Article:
patients.

I think it's entirely possible that Dr. Sandell can and does provide the end result that John and Place have experienced, why because I think the physical therapist that worked on me from South Africa probably did the same thing.

I have not found any other physical therapist as good as she was at treating P.F. and I suspect her experience with barefoot runners played a part in her success. At the same time I was treating with her, she was treating Nicole Bobeck the Olympic Ice Skater. Nicole had to keep training while undergoing treatment in order to competed at Nationals. She won that year and I remember seeing our P.T. in the stands with her mother and grandmother when the camera turned to them after Nicole's win. Our P.T. had gone with her to Nationals and continued to work on her there. So if Nicole and her coach took her to nationals she must have been doing something right. It was shortly after this she returned home to South Africa.

So I do think that Dr. Sandells treatment can and probably does work for many people. For everyone, I can't say, but to put him through the mill on this site isn't a fair assessment of his work. Remember he didn't come here looking for patients or advertising himself or his practice his patient told us about him.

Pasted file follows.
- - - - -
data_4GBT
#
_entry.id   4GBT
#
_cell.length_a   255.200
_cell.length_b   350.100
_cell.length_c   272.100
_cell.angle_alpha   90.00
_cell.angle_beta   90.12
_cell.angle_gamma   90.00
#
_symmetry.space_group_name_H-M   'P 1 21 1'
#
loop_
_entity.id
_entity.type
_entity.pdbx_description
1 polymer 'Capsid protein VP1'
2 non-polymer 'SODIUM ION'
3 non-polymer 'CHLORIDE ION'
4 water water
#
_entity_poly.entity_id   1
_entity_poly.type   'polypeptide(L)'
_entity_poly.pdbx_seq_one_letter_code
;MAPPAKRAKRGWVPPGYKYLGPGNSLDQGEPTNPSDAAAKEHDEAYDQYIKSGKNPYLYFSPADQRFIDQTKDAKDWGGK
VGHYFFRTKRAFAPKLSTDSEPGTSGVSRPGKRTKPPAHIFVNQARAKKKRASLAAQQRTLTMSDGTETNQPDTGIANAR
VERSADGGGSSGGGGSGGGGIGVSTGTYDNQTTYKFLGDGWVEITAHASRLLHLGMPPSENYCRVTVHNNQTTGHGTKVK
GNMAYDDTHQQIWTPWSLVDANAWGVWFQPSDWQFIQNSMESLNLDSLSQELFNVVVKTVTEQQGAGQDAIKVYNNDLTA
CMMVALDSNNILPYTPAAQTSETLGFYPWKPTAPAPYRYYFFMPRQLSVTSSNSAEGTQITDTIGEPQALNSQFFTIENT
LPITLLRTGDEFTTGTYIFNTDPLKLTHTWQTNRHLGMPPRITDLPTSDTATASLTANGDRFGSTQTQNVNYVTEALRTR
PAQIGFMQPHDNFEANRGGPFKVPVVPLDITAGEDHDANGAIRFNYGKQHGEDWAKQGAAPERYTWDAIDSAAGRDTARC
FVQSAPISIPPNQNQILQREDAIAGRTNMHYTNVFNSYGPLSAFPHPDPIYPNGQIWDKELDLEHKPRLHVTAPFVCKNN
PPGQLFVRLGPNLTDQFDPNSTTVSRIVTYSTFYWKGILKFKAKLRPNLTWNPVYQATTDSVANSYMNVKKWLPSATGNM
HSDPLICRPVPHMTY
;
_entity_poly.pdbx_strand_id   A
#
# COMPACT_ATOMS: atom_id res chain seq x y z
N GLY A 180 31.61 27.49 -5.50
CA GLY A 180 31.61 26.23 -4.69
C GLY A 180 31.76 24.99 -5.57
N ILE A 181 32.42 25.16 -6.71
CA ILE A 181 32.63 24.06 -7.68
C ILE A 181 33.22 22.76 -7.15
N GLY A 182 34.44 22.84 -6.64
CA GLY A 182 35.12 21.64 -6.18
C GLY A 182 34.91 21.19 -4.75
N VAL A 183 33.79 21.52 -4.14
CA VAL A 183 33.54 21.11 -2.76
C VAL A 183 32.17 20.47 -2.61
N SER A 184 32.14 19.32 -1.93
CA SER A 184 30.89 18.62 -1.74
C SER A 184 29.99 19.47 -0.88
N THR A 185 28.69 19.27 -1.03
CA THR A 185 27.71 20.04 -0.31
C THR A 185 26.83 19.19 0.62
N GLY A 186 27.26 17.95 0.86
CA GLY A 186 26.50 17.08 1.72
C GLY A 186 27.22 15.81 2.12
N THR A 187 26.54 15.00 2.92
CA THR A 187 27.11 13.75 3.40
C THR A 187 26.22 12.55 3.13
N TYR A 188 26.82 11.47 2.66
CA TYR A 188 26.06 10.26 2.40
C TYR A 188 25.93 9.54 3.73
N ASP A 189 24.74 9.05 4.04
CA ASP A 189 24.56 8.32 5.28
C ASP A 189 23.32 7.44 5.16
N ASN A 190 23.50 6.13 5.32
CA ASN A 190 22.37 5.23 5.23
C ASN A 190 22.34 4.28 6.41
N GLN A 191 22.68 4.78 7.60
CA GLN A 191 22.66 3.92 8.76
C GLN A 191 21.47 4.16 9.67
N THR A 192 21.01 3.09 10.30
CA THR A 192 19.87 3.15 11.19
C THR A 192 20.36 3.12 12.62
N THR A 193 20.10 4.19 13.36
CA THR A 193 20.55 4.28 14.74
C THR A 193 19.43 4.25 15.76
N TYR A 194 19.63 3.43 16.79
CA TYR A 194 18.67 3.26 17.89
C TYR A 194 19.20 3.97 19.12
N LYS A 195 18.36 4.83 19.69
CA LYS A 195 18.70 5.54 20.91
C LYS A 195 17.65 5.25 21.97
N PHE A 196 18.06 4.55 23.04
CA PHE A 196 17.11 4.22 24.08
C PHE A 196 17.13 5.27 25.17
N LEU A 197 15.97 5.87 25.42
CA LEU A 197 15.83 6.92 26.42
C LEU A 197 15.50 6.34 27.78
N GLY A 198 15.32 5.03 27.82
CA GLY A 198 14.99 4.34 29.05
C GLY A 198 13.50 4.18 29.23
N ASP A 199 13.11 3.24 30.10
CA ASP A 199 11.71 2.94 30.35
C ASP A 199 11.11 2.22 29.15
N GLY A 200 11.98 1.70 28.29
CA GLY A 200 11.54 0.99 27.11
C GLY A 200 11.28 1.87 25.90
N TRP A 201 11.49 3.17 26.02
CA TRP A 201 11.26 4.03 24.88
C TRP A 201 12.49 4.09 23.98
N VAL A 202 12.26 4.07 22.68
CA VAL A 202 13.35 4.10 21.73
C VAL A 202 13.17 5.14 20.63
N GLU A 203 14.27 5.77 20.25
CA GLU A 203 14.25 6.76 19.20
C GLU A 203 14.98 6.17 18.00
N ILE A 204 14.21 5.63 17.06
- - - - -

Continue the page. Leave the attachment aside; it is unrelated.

Dr. Sandell I think was totally overwhelmed by all the excitement and sudden popularity. He responded I think with kindness and the dignity found in a professional.

Re: Thanks Again

Dorothy on 7/11/04 at 23:30 (155142)

Thank you so much, John of MN. How very nice of you. You have added to our interest in Minnesota with your description and information. Fifty miles of x-c paths would interest my husband - he can go all day long (he's on a Nordic Trac right now!) but it's probably not for me anymore.
I do like to walk and hike in the snow though, when all the body parts are working together. I hope you get that water ski boat next summer. We also love to water ski, but again something that may not be for me anymore. I will tow my husband and family around and around though.
Thank you, John of MN - and continued good health to you.